Four Stupid Things People Say When You’re Grieving From a Misfortune

Everyone has been through some unfortunate situation that caused us cry. It could be the loss of a loved one financial hardship, being dismissed from work, failing on an exam or a painful break-up or a deal that didn’t work out or was a public embarrassment, betrayal or family problems or health issues or, simply, depression. The thing that makes these events even more difficult is that they’re typically unavoidable – they happen in a flash, at a time when we’re the least prepared for their impact. The reality that we don’t have control over the majority of challenges we face can be incredibly devastating.

When these terrible events happen it is easy to shut the world away and be in solitude, however, most of the time, we go to those that we believe we love, and share our story to them, hoping for they to help lift us by their words. The truth is, the statements we hear in the midst of our struggles don’t help us out of our situation Some even make us feel worse. Sometimes it’s best to be a pet for someone as they cry or cry without saying anything or telling them, “Take heart, take heart,” instead of make a bunch of sloppy remarks. There are four phrases people use to grieving individuals which do nothing to help lift them up from their sorrow:

  1. “Just forget it” or “It’s nothing”: This nonsense statement is popular. Someone has been deceived by a trusted acquaintance or has been subjected to humiliation in public, and all that does you think is that it’s all nonsense. You tell them that they should forget about it. It might not mean anything to you since it’s not your situation, yet it does mean something to them, therefore you must be respectful of that. Human beings are wired select the most efficient route for solving problems. If it were that simple to forget or even if it came naturally, it would be the first thing we do. It’s not like they grieved at all. Sometimes I’ve heard someone telling someone else after a breakup with the person they love “Just forget him and move on!” As if it were an easy task. This can be said in a different manner that doesn’t cause a grieving person to think that you’re not taking care of their issue. It’s a mistake to ask someone who is who is in pain to ignore the hurt and move on.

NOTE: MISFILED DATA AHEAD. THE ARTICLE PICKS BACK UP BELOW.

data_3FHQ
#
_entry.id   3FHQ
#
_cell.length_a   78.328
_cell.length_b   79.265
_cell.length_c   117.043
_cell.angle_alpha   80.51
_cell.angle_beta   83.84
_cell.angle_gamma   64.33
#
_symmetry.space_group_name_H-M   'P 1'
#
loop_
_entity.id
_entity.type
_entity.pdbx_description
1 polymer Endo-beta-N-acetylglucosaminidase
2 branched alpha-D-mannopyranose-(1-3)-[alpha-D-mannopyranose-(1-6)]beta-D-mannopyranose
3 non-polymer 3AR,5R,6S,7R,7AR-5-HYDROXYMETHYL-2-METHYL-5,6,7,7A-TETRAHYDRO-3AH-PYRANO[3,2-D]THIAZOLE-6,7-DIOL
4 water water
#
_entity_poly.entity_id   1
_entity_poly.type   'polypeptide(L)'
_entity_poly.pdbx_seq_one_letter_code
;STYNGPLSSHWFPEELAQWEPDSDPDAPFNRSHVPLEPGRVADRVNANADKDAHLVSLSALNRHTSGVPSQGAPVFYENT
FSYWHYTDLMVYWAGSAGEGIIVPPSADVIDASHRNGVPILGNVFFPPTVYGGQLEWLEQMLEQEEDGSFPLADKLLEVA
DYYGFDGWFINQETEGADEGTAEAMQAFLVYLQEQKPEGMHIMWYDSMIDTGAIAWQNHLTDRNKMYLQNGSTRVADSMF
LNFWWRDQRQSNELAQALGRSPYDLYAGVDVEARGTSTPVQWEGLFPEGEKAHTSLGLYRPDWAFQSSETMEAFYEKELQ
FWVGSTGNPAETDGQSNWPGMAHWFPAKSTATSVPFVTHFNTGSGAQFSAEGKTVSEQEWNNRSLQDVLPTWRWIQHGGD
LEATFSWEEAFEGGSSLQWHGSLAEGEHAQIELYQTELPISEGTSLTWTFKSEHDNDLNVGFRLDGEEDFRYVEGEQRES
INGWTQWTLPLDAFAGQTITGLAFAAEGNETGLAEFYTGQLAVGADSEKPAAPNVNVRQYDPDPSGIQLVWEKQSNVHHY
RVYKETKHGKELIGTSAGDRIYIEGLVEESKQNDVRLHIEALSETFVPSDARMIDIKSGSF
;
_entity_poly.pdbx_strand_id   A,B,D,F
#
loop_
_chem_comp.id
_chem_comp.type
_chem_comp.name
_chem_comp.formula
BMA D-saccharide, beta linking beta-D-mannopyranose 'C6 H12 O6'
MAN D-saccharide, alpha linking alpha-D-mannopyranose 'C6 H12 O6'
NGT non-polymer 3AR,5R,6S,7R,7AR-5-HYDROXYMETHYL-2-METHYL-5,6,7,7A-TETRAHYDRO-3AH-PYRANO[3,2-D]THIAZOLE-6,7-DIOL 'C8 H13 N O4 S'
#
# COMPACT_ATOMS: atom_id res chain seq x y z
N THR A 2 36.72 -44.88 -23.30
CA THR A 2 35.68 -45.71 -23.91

1. “You’re a man”: So what? Who came up with the idea that men aren’t supposed to be grieving? Who thought of men as robots with no heart? If a man is the first to display signs of sadness or grief, people begin to make fun of this nonsense assertion. “You’re a man. You’re not meant to cry!” Who said that? He was married who died quickly, leaving him an infant and a large hole in his heart. Please let him grieve. He was laid off due to a sudden reduction and is now in charge of his family. Why shouldn’t he be grieving? He’s a man and has heart. If that’s all you can say, then just give him a pat in silence. It’s a sloppy statement that’s which isn’t worth saying.